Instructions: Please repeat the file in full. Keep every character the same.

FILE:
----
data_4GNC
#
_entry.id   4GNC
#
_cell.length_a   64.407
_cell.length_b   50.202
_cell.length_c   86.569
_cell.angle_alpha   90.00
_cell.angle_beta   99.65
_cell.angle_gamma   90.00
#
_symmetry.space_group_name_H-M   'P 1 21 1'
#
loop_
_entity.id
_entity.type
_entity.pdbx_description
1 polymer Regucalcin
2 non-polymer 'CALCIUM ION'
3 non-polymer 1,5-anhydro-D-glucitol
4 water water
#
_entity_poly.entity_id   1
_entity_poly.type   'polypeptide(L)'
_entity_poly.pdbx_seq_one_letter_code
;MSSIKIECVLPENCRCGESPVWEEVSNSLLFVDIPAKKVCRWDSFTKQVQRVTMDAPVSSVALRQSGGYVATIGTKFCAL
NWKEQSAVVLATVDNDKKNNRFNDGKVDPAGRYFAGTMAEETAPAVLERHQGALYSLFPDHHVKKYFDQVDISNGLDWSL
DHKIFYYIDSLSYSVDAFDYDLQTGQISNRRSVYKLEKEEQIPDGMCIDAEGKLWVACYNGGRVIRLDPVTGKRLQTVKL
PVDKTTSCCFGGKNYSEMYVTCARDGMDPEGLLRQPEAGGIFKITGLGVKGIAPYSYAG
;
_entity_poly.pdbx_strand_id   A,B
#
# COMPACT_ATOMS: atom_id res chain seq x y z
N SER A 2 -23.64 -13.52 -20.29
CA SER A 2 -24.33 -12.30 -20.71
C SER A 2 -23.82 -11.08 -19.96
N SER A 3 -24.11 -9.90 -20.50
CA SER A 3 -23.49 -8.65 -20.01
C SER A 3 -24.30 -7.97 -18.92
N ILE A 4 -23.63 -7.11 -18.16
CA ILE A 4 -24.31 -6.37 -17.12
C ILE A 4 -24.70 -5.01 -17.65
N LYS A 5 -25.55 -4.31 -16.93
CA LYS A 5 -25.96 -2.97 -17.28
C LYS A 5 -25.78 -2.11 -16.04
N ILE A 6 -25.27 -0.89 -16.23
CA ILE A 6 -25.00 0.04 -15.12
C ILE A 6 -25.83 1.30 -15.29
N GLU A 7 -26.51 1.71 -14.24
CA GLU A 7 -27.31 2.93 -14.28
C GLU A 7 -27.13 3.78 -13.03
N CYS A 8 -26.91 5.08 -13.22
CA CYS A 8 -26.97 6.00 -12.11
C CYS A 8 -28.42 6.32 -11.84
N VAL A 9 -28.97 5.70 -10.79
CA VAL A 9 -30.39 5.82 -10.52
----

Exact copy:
data_4GNC
#
_entry.id   4GNC
#
_cell.length_a   64.407
_cell.length_b   50.202
_cell.length_c   86.569
_cell.angle_alpha   90.00
_cell.angle_beta   99.65
_cell.angle_gamma   90.00
#
_symmetry.space_group_name_H-M   'P 1 21 1'
#
loop_
_entity.id
_entity.type
_entity.pdbx_description
1 polymer Regucalcin
2 non-polymer 'CALCIUM ION'
3 non-polymer 1,5-anhydro-D-glucitol
4 water water
#
_entity_poly.entity_id   1
_entity_poly.type   'polypeptide(L)'
_entity_poly.pdbx_seq_one_letter_code
;MSSIKIECVLPENCRCGESPVWEEVSNSLLFVDIPAKKVCRWDSFTKQVQRVTMDAPVSSVALRQSGGYVATIGTKFCAL
NWKEQSAVVLATVDNDKKNNRFNDGKVDPAGRYFAGTMAEETAPAVLERHQGALYSLFPDHHVKKYFDQVDISNGLDWSL
DHKIFYYIDSLSYSVDAFDYDLQTGQISNRRSVYKLEKEEQIPDGMCIDAEGKLWVACYNGGRVIRLDPVTGKRLQTVKL
PVDKTTSCCFGGKNYSEMYVTCARDGMDPEGLLRQPEAGGIFKITGLGVKGIAPYSYAG
;
_entity_poly.pdbx_strand_id   A,B
#
# COMPACT_ATOMS: atom_id res chain seq x y z
N SER A 2 -23.64 -13.52 -20.29
CA SER A 2 -24.33 -12.30 -20.71
C SER A 2 -23.82 -11.08 -19.96
N SER A 3 -24.11 -9.90 -20.50
CA SER A 3 -23.49 -8.65 -20.01
C SER A 3 -24.30 -7.97 -18.92
N ILE A 4 -23.63 -7.11 -18.16
CA ILE A 4 -24.31 -6.37 -17.12
C ILE A 4 -24.70 -5.01 -17.65
N LYS A 5 -25.55 -4.31 -16.93
CA LYS A 5 -25.96 -2.97 -17.28
C LYS A 5 -25.78 -2.11 -16.04
N ILE A 6 -25.27 -0.89 -16.23
CA ILE A 6 -25.00 0.04 -15.12
C ILE A 6 -25.83 1.30 -15.29
N GLU A 7 -26.51 1.71 -14.24
CA GLU A 7 -27.31 2.93 -14.28
C GLU A 7 -27.13 3.78 -13.03
N CYS A 8 -26.91 5.08 -13.22
CA CYS A 8 -26.97 6.00 -12.11
C CYS A 8 -28.42 6.32 -11.84
N VAL A 9 -28.97 5.70 -10.79
CA VAL A 9 -30.39 5.82 -10.52